Because of the nonexistence of sago board in Malaysia, sago mills play an important role as a driving force for the advancement of the industry as it controls the market price of sago bole in Sarawak. The dynamics between the price fixed by the mills and the boles produced by sago farmers can be observed through competitiveness of the price given by the mills which will determine the increase in the amount of sago boles produced by sago farmers.
8. Future Perspective of Sago Estate Plantation
Malaysia is the first country introducing sago estate plantation. The success of Sarawak state government endeavor in promoting cultivation of sago estate plantation is yet to be ascertained. Referring to , the difference between sago estate plantations with other perennial crops is that the latter is spearheaded by private entrepreneurs. Private entrepreneurs play an important role in ensuring the success of plantation venture. They act as one of the main elements in ensuring the advancement of clonal material and plantation technology for the formulation of a successful plantation scheme. Arguably, in the case of sago plantation, governmental and research agencies play an important role as a catalyst for the advancement of the plantation given the absence of private entrepreneurs in spearheading it. However, this does not mean that the role of the private entrepreneurs is not needed for the advancement of the industry. Expectantly, it is projected that the endeavor will be successful if a concerted effort has been given by all actors involved.
Sago has the potential to be an important commodity for Malaysia. Its role has changed from merely a staple food to an income generating source for the sago farmers and for export. Enormous effort has been made by the state government of Sarawak for land consolidation programme through LCDA and SSSED to spearhead the sago cultivation especially through estate plantation. Modern planting method is introduced which integrates well with the traditional method. CRAUN is entrusted with conducting rigorous scientific research in finding the best sago variety that produces high yield. Despite the focus on sago estate plantation, the Sarawak state government realised the importance of the smallholders to increase the sago production. As such, an effective communication between related agencies and the smallholders needs to be streamlined in order to avoid misconception and miscommunication has to be addressed accordingly. No doubt all this effort contributes to accelerating commercialization of sago as a next viable commodity crop for Sarawak and Southeast Asia.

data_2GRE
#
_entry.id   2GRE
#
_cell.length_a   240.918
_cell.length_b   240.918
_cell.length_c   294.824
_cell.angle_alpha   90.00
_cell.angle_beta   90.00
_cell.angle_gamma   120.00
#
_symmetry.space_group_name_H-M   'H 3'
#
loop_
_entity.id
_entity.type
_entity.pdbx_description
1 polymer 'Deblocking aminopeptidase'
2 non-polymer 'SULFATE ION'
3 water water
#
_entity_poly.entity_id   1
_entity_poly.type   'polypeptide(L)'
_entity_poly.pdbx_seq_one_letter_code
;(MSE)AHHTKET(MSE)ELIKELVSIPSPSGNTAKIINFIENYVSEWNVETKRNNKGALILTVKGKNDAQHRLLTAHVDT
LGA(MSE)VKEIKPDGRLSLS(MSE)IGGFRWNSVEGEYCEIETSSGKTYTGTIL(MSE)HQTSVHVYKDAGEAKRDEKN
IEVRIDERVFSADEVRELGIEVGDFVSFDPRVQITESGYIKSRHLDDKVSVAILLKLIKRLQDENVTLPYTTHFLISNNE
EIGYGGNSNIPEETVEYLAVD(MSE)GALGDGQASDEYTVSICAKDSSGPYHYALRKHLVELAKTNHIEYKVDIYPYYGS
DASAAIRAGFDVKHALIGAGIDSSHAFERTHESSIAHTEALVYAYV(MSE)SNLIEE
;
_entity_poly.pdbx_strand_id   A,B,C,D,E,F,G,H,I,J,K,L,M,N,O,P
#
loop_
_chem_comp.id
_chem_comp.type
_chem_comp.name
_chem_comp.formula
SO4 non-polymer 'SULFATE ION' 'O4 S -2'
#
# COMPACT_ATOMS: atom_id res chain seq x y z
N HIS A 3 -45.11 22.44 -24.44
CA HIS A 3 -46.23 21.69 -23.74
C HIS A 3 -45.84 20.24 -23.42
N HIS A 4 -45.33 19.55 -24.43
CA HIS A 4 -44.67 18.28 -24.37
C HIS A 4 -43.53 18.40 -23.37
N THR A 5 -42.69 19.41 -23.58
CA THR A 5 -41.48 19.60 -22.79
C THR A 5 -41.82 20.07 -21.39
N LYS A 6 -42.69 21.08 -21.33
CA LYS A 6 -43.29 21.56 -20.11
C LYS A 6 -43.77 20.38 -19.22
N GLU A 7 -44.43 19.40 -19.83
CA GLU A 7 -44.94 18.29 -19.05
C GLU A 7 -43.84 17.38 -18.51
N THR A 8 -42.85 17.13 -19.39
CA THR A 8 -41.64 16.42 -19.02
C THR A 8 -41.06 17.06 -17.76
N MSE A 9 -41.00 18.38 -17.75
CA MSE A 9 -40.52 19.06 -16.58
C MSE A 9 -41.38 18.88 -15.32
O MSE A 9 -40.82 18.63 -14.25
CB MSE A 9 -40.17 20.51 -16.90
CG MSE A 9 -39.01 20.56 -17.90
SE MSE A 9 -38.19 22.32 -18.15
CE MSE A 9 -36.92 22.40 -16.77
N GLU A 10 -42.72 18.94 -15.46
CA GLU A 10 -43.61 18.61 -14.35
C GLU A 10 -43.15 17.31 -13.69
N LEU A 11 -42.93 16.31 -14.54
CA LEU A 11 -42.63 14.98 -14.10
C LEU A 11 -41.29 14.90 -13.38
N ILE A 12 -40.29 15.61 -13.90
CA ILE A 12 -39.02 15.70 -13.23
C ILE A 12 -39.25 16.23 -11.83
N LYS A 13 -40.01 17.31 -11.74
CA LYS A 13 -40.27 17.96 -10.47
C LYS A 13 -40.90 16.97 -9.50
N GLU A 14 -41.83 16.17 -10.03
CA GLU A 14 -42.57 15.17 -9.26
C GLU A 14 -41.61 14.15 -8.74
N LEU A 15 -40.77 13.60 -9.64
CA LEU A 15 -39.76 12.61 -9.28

|LCDA:||Land Custody and Development Authority|
|SSSED:||Sago Smallholder Satellite Estate Development Programme|
|CRAUN:||Crop Research and Application Unit.|
The authors declare that there are no competing interests regarding the publication of this paper.
All authors currently receive a research grant under Kursi Tun Openg (Sago Chair), Universiti Malaysia Sarawak, for a research titled “Strategies for Sustainable Livelihood among Small-Scale Farmers in Mukah District of Sarawak.” The authors also would like to thank CRAUN and Sungai Talau Research Station (STRS) for providing information needed for this research paper.
K. R. Ruddle, “Sago in the new world,” in Sago-76: Papers of the First International Sago Symposium, K. Tan, Ed., pp. 53–64, Kemajuan Kanji Sdn. Bhd, Kuala Lumpur, Malaysia, 1977.View at: Google Scholar
P. Istalaksana, Y. Gandhi, P. Hadi, A. Rochani, K. Mbaubedari, and S. Bachri, “Conversion of natural sago forest into a sustainable sago palm plantation at Masirei District, Waropen, Papua, Indonesia: feasibility study,” in Proceedings of the 8th International Sago Symposium, Y. O. Karafir, F. S. Jong, and E. Fere, Eds., pp. 65–77, Universitas Negeri Papua Press, Manokwari, Indonesia, 2005.View at: Google Scholar
T. A. Chew, A. B. Md. Isa, and M. G. Mohayidin, “The sago industry in Malaysia: present status and future prospects,” in Proceedings of the 7th International Working Conference on Stored-Product Protection, pp. 1720–1728, Beijing, China, October 1998.View at: Google Scholar
W. Girsang, “Socio-economic factors that have influenced the decline of sago consumption in small islands: a case in rural Maluku, Indonesia,” South Pacific Study, vol. 3, no. 2, pp. 99–116, 2014.View at: Google Scholar
A. A. Karim, A. Pei-Lang Tie, D. M. A. Manan, and I. S. M. Zaidul, “Starch from the Sago (Metroxylon sagu) palm tree—properties, prospects, and challenges as a new industrial source for food and other uses,” Comprehensive Reviews in Food Science and Food Safety, vol. 7, no. 3, pp. 215–228, 2008.View at: Publisher Site | Google Scholar
Craun Research Sdn. Bhd., Sungai Talau Research Station (STRS), PowerPoint slide, 2016
F. S. Jong, “The current state of sago palm harvesting and cultivation methods,” in The Sago Palm—The Food and Environmental Challenges of the 21st Century, The Society of Sago Palm Studies, Ed., pp. 157–164, Kyoto University Press, Kyoto, Japan, 2015.View at: Google Scholar
W. R. Stanton, “Perspectives on, and future prospects for, the sago palm,” Sago Palm, vol. 1, pp. 2–7, 1993.View at: Google Scholar
Borneo Post, “Help on the way for sago smallholders,” November 2013, http://www.theborneopost.com/2013/11/20/help-on-the-way-for-sago-smallholdersView at: Google Scholar
D. M. Flores, “The versatile sago (Metroxylon sagu Rottb.) and its green potential for Mindanao,” Banwa, vol. 5, no. 1, pp. 8–17, 2008.View at: Google Scholar
K. Ruddle and A. D. Rondinelli, Transforming Natural Resources for Human Development: A Resource Systems Framework for Development Policy, Resource Systems Theory and Methodology Series no. 1, United Nations University Press, Tokyo. Japan, 1983.